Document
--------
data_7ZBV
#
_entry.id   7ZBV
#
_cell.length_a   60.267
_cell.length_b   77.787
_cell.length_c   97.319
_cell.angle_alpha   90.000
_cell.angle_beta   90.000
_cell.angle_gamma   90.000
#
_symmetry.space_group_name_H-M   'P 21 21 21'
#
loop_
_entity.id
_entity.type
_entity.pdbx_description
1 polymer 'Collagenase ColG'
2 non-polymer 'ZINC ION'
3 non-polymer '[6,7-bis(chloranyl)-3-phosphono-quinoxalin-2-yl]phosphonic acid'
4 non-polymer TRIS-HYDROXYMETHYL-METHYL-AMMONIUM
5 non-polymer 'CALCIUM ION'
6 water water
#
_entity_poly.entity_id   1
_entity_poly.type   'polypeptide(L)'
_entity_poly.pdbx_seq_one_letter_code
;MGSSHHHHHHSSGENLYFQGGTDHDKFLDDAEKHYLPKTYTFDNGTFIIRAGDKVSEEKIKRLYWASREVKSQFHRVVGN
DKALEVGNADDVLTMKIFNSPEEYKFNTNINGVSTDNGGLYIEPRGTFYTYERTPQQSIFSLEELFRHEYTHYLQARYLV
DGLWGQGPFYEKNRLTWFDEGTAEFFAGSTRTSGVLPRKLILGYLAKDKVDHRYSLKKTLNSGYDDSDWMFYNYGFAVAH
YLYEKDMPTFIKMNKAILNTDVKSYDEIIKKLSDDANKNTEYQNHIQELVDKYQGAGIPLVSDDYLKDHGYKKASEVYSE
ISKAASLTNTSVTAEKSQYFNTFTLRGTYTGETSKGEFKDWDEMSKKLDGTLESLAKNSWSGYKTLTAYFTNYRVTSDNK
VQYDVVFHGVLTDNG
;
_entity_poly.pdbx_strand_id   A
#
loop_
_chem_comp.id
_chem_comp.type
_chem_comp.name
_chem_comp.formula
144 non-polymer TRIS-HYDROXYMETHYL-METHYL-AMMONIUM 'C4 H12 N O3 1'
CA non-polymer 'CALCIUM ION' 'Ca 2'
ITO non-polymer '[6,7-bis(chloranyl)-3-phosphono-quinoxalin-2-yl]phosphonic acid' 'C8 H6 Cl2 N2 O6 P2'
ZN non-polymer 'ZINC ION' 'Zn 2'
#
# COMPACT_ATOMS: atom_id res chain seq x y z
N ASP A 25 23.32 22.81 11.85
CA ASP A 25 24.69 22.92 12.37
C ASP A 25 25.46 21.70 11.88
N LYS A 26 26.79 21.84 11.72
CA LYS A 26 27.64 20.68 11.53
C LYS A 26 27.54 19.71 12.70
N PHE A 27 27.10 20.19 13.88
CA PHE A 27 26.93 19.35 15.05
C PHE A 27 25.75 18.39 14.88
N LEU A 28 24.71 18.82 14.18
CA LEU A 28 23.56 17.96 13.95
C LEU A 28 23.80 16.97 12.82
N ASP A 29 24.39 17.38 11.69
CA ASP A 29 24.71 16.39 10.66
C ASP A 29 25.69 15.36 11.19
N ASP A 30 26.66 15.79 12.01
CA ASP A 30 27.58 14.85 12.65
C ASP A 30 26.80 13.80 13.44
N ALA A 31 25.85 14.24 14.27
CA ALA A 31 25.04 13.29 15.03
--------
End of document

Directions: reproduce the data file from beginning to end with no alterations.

data_7ZBV
#
_entry.id   7ZBV
#
_cell.length_a   60.267
_cell.length_b   77.787
_cell.length_c   97.319
_cell.angle_alpha   90.000
_cell.angle_beta   90.000
_cell.angle_gamma   90.000
#
_symmetry.space_group_name_H-M   'P 21 21 21'
#
loop_
_entity.id
_entity.type
_entity.pdbx_description
1 polymer 'Collagenase ColG'
2 non-polymer 'ZINC ION'
3 non-polymer '[6,7-bis(chloranyl)-3-phosphono-quinoxalin-2-yl]phosphonic acid'
4 non-polymer TRIS-HYDROXYMETHYL-METHYL-AMMONIUM
5 non-polymer 'CALCIUM ION'
6 water water
#
_entity_poly.entity_id   1
_entity_poly.type   'polypeptide(L)'
_entity_poly.pdbx_seq_one_letter_code
;MGSSHHHHHHSSGENLYFQGGTDHDKFLDDAEKHYLPKTYTFDNGTFIIRAGDKVSEEKIKRLYWASREVKSQFHRVVGN
DKALEVGNADDVLTMKIFNSPEEYKFNTNINGVSTDNGGLYIEPRGTFYTYERTPQQSIFSLEELFRHEYTHYLQARYLV
DGLWGQGPFYEKNRLTWFDEGTAEFFAGSTRTSGVLPRKLILGYLAKDKVDHRYSLKKTLNSGYDDSDWMFYNYGFAVAH
YLYEKDMPTFIKMNKAILNTDVKSYDEIIKKLSDDANKNTEYQNHIQELVDKYQGAGIPLVSDDYLKDHGYKKASEVYSE
ISKAASLTNTSVTAEKSQYFNTFTLRGTYTGETSKGEFKDWDEMSKKLDGTLESLAKNSWSGYKTLTAYFTNYRVTSDNK
VQYDVVFHGVLTDNG
;
_entity_poly.pdbx_strand_id   A
#
loop_
_chem_comp.id
_chem_comp.type
_chem_comp.name
_chem_comp.formula
144 non-polymer TRIS-HYDROXYMETHYL-METHYL-AMMONIUM 'C4 H12 N O3 1'
CA non-polymer 'CALCIUM ION' 'Ca 2'
ITO non-polymer '[6,7-bis(chloranyl)-3-phosphono-quinoxalin-2-yl]phosphonic acid' 'C8 H6 Cl2 N2 O6 P2'
ZN non-polymer 'ZINC ION' 'Zn 2'
#
# COMPACT_ATOMS: atom_id res chain seq x y z
N ASP A 25 23.32 22.81 11.85
CA ASP A 25 24.69 22.92 12.37
C ASP A 25 25.46 21.70 11.88
N LYS A 26 26.79 21.84 11.72
CA LYS A 26 27.64 20.68 11.53
C LYS A 26 27.54 19.71 12.70
N PHE A 27 27.10 20.19 13.88
CA PHE A 27 26.93 19.35 15.05
C PHE A 27 25.75 18.39 14.88
N LEU A 28 24.71 18.82 14.18
CA LEU A 28 23.56 17.96 13.95
C LEU A 28 23.80 16.97 12.82
N ASP A 29 24.39 17.38 11.69
CA ASP A 29 24.71 16.39 10.66
C ASP A 29 25.69 15.36 11.19
N ASP A 30 26.66 15.79 12.01
CA ASP A 30 27.58 14.85 12.65
C ASP A 30 26.80 13.80 13.44
N ALA A 31 25.85 14.24 14.27
CA ALA A 31 25.04 13.29 15.03